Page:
Jon Moxley, formerly known as Dean Ambrose, is that so-called lunatic, the free-speaking loose cannon of sorts who isn't afraid to call it like he sees it and divulge behind-the-scenes information while directly taking shots at his former stomping ground.
McMahon has a CM Punk situation on his hands again—except this is miles worse for WWE.
Punk walked out, lawyered up and was so disenfranchised with the whole thing he didn't keep wrestling. Ambrose played out his contract, trying his best to make the shoddy writing work in the process, hit a podcast or two and—most importantly—linked up with All Elite Wrestling, the biggest threat to WWE since the WCW days.
We've written for months and months how WWE has itself to blame for Ambrose's exit.
In January, it was clear the relationship between WWE and The Lunatic Fringe was severed permanently. What should have been a historic feud between him and Seth Rollins based around the former's heel turn the night Roman Reigns announced he had to leave to fight leukemia quickly devolved into Ambrose taking a needle in the butt on live television and his "pee-yewing" the crowd while wearing a gas mask.
Call it an irreparable botch and an easy excuse to leave for greener pastures.
Moxley himself confirmed this in a tell-all interview with Chris Jericho on the Talk Is Jericho podcast. While he stressed there weren't any hard feelings toward WWE, he used the word "sucks" to describe the company's creative process headed up by McMahon himself:
"I remember leaning on a road case and just feeling actual exhaustion. Just like emotional, physical, mental exhaustion. Not so much because of that day, but because of six of years of this. Six years of having to go into this man's office, this old man, and trying to explain to him why wearing a surgical mask is a stupid idea, why carrying a little red wagon to the ring is a stupid idea, why maiming a mannequin in the ring is a stupid idea. I was done."
The whole thing is worth a listen, but the gist of it is simple: Most of the dissatisfied wrestling fans these days are right on the money with the company's stiff behind-the-scenes creative process, which includes writing teams working with Superstars before it all goes up and has to work through the McMahon filter at the very top.
Naturally, Superstars either deal with it or they don't. Moxley dealt with having to put over Nia Jax on his way out. He details getting paid all of $500 for "The Shield's Final Chapter," an event strictly built around him because of his impending departure. That's industry standard for extras who show up to events, not money for a WWE Grand Slam champion being celebrated on his way out the door.
Also baked into the interview is one of the crushing blows beside the vaccination needle in the butt: the creative process weaving in Reigns' battle with cancer. Those above Moxley made him use the line "answer to the man upstairs" while referring to Reigns and how he fought back about another line McMahon wanted him to use that would have allegedly caused an uproar with sponsors of the program.
The line about Reigns' battle that made it on air (3:20 mark):
It should go without saying, but this clearly isn't Moxley making things up or trying to work fans. The situation has been there the whole time right under observers' collective noses if they looked hard enough. Simply consider Moxley the magician spoiling how the tricks are done behind the scenes.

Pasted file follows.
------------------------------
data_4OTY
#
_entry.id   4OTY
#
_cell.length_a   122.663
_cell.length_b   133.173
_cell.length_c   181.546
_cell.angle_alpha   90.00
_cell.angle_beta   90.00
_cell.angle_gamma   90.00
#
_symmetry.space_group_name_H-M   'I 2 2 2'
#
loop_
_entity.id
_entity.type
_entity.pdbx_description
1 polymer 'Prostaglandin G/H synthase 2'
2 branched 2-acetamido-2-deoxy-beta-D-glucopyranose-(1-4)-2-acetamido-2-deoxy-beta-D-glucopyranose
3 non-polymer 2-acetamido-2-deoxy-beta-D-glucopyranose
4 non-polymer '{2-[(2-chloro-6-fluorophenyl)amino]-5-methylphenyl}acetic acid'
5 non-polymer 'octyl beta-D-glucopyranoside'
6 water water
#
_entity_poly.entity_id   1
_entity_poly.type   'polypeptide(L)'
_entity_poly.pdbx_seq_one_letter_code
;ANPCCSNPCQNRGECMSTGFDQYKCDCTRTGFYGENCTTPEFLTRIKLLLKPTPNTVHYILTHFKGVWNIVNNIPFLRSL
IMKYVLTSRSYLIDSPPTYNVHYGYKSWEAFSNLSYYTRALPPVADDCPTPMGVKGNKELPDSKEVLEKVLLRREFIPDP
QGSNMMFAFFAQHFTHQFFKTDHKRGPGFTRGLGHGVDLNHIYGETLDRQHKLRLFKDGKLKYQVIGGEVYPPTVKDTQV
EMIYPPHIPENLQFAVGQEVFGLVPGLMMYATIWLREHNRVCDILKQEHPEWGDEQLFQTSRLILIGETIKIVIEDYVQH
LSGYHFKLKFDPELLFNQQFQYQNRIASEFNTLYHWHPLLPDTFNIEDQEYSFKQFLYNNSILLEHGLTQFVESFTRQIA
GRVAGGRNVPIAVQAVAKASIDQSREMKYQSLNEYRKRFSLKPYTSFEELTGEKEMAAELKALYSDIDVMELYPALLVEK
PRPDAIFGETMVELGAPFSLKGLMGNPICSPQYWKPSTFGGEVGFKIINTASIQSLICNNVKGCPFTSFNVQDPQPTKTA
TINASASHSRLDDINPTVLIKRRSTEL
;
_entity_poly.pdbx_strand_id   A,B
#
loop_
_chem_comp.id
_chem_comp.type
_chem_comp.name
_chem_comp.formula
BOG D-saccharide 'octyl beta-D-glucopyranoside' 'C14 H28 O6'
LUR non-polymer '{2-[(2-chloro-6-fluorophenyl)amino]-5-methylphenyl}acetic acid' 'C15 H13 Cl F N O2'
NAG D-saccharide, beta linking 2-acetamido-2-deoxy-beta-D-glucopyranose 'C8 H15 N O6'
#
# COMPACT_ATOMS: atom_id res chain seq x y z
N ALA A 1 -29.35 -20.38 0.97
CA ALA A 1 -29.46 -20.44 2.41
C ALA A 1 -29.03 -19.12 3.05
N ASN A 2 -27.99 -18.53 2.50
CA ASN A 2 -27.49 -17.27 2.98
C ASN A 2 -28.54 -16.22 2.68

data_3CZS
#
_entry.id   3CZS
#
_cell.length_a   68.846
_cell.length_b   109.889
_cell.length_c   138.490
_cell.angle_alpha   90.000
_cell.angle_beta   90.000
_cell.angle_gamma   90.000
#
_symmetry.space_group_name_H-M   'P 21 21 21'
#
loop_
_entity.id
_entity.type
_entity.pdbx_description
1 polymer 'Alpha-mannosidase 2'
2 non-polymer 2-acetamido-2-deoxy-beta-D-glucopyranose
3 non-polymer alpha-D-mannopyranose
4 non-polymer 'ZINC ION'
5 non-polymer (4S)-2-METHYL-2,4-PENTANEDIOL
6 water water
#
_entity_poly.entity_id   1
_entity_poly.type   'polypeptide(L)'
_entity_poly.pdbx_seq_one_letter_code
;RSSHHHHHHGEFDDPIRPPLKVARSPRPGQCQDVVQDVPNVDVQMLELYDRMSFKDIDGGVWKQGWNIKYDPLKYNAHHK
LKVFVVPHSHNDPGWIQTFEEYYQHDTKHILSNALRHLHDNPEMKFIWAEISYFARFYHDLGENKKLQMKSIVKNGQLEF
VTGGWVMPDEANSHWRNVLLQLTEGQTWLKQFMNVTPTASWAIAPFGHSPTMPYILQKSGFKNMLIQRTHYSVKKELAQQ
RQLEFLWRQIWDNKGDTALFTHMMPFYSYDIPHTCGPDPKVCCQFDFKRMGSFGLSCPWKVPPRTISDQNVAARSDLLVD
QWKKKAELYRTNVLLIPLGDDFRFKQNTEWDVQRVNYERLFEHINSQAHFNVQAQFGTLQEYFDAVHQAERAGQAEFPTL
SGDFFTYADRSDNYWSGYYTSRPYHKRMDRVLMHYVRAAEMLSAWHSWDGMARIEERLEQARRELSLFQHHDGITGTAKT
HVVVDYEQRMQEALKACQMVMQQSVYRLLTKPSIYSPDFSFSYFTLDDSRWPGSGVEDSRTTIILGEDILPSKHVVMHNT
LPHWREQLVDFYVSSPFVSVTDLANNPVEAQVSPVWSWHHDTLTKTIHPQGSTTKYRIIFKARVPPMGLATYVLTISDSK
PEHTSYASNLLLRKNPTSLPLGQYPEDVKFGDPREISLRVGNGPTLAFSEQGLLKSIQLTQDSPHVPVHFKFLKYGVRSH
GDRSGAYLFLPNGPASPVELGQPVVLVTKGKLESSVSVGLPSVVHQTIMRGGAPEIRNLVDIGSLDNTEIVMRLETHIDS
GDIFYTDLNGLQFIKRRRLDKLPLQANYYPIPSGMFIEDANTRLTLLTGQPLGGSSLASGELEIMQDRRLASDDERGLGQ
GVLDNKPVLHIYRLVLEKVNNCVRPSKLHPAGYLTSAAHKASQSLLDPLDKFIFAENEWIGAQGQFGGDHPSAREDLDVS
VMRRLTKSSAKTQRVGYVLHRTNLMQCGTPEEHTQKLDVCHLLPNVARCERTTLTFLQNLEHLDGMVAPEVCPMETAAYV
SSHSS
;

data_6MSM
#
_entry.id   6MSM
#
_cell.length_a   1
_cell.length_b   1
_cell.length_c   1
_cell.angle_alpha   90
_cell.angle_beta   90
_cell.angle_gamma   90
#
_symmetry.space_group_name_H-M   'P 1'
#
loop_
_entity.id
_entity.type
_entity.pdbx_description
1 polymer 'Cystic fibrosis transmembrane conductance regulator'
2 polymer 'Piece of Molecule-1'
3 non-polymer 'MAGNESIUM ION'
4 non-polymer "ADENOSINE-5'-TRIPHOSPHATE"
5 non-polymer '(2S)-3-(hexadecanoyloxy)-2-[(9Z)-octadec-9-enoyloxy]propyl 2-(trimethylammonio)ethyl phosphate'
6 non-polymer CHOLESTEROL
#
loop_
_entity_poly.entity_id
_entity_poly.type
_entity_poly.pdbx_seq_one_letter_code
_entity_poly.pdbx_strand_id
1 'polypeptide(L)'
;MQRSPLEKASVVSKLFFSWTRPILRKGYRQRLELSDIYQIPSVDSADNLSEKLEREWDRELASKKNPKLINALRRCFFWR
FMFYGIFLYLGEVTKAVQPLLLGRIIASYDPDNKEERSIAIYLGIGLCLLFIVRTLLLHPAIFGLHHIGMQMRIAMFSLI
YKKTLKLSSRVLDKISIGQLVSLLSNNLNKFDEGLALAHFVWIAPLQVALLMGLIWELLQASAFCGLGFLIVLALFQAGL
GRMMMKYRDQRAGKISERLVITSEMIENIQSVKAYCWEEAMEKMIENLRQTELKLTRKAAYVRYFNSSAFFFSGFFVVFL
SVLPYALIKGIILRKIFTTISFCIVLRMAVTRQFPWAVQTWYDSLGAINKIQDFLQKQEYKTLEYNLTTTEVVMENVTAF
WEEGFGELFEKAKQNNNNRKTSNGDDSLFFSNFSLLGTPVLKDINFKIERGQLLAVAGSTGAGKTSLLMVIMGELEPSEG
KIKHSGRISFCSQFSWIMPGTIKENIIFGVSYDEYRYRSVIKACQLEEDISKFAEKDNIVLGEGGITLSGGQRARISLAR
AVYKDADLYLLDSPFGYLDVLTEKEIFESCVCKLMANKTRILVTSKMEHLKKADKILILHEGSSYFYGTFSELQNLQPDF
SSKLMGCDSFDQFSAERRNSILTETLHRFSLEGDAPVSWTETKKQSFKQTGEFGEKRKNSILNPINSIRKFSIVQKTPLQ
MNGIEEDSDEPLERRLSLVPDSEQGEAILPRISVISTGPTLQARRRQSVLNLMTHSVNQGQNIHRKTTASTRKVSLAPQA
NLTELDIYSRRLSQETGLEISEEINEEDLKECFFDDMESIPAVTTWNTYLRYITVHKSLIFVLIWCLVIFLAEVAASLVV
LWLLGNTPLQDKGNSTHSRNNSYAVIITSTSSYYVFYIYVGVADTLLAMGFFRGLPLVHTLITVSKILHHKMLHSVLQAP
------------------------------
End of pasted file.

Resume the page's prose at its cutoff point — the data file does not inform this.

And that's ugly for McMahon. The company managed to lose a Grand Slam champion. Interestingly, his "fans are disgusting" angle that was originally meant for the Ambrose character has now, at least in a way, gone to Sami Zayn.
While WWE has some in-the-mirror observations to do, Moxley has briefly used his newfound freedom in the creative sense to not only become a headlining act of AEW, but he's also openly looped in some of his dissatisfaction with his former employer:
Like comedy, some of the best outright stuff has a heavy dose of truth ingrained in there somewhere.
Moxley alone doesn't guarantee anything for AEW, but it does get the ball rolling. The company put on a stellar show at Double or Nothing but still has to secure television rights outside of the United States and has to successfully transition to a weekly program in the near future.
But with Moxley aboard and McMahon's process finally exposed for what it is? WWE has a serious problem on its hands because other talents (did anyone say "Sasha Banks?") are guaranteed to follow the Moxley model, playing out contracts and then bolting. The more Superstars bolt for AEW or the independent scene, the more fans will too, perhaps even the casuals who realize something must be wrong.
Which, of course, brings up the specter of change. McMahon is stubborn, but in the face of an actual threat he's shown an ability to adapt and innovate. Right now, the company is concerned with week-to-week ratings (hence the briefcase on Brock Lesnar and weekly teases) and a show in Saudi Arabia.
Admittedly, the breaking point for the WWE chairman is far off. But with each subsequent Moxley interview, each AEW event and surging numbers for competitors, which will align with a ratings crunch as SmackDown gets ready to move to Fox, the pressure on McMahon will continue to build.
This isn't a single event but a steady swelling of a nightmarish problem for McMahon, whose practices just got exposed publicly by a guy who can't be discredited, or denied.
If it weren't so damaging, McMahon himself might actually admire what Moxley is doing.